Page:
Oxford has a big party in store for sesquicentennial

President Harry Truman visited Oxford, Iowa, in 1948. (Photo from the archives of Ralph and Myrt Thompson)
President Harry Truman visited Oxford, Iowa, in 1948. (Photo from the archives of Ralph and Myrt Thompson)

OXFORD — A party more than 150 years in the making is coming to Oxford this week.

On July 4-6, the Johnson County community of about 800 residents will celebrate its sesquicentennial with a variety of events.

“We don’t want to let that go by without having some fun,” said Sherrie Curry, one of the organizers of the three-day event.

Platted in 1868, this year actually marks Oxford’s 151st birthday. While the town puts on a July 4 celebration each year, there wasn’t enough time in 2018 to put on an event worthy of a big anniversary, said Jenny Bryant, another organizer.

“We were trying to scramble and put something together in a few months,” Bryant said. “Then we said, ‘Why don’t we do it right and it’ll just be a year late?’”

The delay was a “blessing in disguise” as it allowed Oxford residents to put on a bigger and better celebration, Bryant said. This week’s celebration will feature a 5K run, parade, food trucks and booths, three dances, children’s rides, a duck race and other events. But the biggest draw of the event will likely be the July 4 steam engine rides from Oxford to Iowa City and back.

Bryant said Iowa Interstate Railroad reached out to the event organizers and said it offers steam engine rides as a fundraiser for local volunteer fire departments.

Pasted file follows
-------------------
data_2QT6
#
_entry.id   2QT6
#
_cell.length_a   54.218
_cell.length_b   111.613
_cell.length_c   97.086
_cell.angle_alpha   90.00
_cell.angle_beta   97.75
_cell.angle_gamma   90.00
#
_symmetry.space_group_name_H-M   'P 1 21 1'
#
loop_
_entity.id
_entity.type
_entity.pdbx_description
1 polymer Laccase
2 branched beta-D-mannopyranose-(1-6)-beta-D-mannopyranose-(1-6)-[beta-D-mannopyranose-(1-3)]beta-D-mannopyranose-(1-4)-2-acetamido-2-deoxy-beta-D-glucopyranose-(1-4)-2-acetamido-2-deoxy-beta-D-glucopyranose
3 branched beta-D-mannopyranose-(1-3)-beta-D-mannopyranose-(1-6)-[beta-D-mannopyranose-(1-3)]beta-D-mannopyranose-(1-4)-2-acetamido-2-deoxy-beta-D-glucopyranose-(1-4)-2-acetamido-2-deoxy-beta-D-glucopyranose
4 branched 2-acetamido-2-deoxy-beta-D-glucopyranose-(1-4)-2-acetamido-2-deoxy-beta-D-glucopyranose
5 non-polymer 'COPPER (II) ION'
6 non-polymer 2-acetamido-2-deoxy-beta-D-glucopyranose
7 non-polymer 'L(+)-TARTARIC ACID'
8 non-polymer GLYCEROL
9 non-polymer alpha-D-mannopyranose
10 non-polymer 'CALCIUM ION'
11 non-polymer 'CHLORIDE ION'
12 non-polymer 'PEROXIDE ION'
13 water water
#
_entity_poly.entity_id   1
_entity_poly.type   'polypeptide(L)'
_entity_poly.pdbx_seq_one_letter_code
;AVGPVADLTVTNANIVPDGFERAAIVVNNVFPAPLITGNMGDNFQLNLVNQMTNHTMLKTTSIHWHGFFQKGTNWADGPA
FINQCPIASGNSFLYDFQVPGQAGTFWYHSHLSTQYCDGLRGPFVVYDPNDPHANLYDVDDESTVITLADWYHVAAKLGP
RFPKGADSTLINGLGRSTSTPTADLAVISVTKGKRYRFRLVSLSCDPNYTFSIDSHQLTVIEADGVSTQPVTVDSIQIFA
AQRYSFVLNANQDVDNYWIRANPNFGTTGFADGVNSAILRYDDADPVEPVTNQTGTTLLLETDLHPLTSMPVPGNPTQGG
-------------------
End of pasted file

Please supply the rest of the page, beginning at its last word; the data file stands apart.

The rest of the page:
Curry said there originally were five round trips offered on the steam engines. However, the event was so popular that the five trips sold out and a sixth was added. With 350 people aboard the train per trip, organizers expect that event alone to bring more than 2,000 people to Oxford.


“We hope they stop down at the park when they’re done and eat or play,” Curry said.

In addition to the three-day celebration, the history of Oxford is being highlighted on a WordPress blog dedicated to the sesquicentennial, The blog featured old photos of the community and residents. Storefronts in Oxford also have set up displays highlighting the town’s history.

Bryant — a lifelong resident of Oxford — called her hometown a “really small, really great community.” She said some businesses have moved out of town in previous years, but businesses are starting to trickle back in. Bryant said she hopes the big celebration highlights the community.

“Hopefully, it’s an opportunity for people to realize Oxford is a great community,” Bryant said.

Details on the various events can be found by searching “Oxford sesquicentennial” on Facebook.

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